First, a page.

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Tuesday, January 8, 2013

GDP = Generally Deficient Prediction

"In reality, when a group of economists give you their GDP forecast, the true 90 percent prediction interval - based on how these forecasts have actually performed and not on how accurate the economists claim them to be - spans about 6.4 points of GDP (equivalent to a margin of error of plus or minus 3.2 percent).

"When you hear on the news that GDP will grow by 2.5 percent next year, that means it could quite easily grow at a spectacular rate of 5.7 percent instead.  Or it could fall by 0.7 percent - a fairly serious recession.  Economists haven't been able to do any better than that, and there isn't much evidence that their forecasts are improving.  The old joke about economists' having called nine out of the last six recessions correctly has some truth to it; one actual statistic is that in the 1990s, economists predicted only 2 of the 60 recessions around the world a year ahead of time.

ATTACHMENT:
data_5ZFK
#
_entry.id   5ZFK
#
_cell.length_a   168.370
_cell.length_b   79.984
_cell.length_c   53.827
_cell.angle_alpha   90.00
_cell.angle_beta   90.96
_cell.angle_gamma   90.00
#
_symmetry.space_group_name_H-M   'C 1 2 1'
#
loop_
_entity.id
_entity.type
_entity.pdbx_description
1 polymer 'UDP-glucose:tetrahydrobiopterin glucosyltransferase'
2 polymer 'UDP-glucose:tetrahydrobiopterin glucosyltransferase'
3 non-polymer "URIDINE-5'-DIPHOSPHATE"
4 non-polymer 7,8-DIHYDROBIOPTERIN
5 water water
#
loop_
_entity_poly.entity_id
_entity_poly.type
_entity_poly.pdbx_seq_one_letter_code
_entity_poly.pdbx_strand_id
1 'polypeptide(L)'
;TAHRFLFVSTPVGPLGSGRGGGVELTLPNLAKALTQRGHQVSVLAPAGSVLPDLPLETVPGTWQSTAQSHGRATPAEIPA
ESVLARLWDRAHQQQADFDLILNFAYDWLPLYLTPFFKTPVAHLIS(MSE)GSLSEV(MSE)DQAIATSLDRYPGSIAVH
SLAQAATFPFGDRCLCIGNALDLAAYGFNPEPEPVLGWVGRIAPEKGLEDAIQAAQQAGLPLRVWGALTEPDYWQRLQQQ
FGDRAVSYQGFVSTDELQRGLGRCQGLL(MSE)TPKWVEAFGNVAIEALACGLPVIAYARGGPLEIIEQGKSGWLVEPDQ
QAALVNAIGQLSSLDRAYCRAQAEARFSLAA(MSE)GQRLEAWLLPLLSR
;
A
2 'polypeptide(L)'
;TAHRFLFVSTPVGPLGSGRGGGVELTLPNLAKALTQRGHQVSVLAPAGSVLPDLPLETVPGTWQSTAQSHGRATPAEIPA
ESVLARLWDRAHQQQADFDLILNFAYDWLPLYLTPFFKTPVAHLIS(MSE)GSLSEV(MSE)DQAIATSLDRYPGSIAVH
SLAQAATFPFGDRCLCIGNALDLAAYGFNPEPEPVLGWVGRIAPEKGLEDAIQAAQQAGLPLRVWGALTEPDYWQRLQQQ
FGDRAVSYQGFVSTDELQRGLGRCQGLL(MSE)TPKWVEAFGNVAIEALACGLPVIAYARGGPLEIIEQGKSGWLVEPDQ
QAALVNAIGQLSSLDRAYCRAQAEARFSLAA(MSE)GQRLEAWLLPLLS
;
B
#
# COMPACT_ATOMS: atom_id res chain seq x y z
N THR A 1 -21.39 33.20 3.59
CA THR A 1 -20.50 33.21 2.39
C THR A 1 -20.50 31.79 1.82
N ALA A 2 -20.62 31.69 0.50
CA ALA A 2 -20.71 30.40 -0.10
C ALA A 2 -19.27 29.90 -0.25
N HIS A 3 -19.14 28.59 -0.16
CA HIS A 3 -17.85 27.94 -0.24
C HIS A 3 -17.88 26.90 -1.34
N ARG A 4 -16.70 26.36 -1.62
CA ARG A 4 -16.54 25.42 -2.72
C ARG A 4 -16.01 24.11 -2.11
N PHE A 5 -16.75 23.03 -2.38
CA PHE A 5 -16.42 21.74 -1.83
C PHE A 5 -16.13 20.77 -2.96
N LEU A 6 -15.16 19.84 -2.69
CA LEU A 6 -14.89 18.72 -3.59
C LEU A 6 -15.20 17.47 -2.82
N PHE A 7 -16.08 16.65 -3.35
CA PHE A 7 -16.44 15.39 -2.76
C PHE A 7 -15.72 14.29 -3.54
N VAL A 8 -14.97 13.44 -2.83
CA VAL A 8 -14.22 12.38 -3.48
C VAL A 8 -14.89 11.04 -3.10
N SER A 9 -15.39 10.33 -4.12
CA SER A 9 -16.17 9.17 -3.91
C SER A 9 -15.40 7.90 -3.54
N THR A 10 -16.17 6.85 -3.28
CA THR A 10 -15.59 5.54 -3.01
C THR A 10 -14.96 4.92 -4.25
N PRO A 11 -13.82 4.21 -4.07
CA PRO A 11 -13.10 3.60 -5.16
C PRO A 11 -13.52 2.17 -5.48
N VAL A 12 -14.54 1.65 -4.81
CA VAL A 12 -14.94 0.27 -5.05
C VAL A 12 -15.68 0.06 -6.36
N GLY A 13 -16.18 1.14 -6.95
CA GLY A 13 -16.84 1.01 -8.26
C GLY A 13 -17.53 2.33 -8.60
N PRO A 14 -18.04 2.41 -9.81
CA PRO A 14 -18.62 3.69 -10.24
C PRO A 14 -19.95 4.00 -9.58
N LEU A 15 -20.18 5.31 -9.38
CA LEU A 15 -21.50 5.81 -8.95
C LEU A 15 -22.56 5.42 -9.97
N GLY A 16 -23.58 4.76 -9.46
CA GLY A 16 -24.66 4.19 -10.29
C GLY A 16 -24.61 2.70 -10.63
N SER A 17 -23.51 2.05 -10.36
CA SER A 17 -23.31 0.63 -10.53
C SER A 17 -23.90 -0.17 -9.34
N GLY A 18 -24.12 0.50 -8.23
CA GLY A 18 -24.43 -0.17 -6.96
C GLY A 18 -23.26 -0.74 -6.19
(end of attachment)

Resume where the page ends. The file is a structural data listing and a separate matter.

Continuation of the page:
"Economists aren't unique in this regard.  Results like these are the rule; experts either aren't very good at providing an honest description of the uncertainty in their forecasts, or they aren't very interested in doing so.  This property of overconfident predictions has been identified in many other fields, including medical research, political science, finance, and psychology."


From The Signal and the Noise:  Why So many Predictions Fail - But Some Don't by Nate Silver



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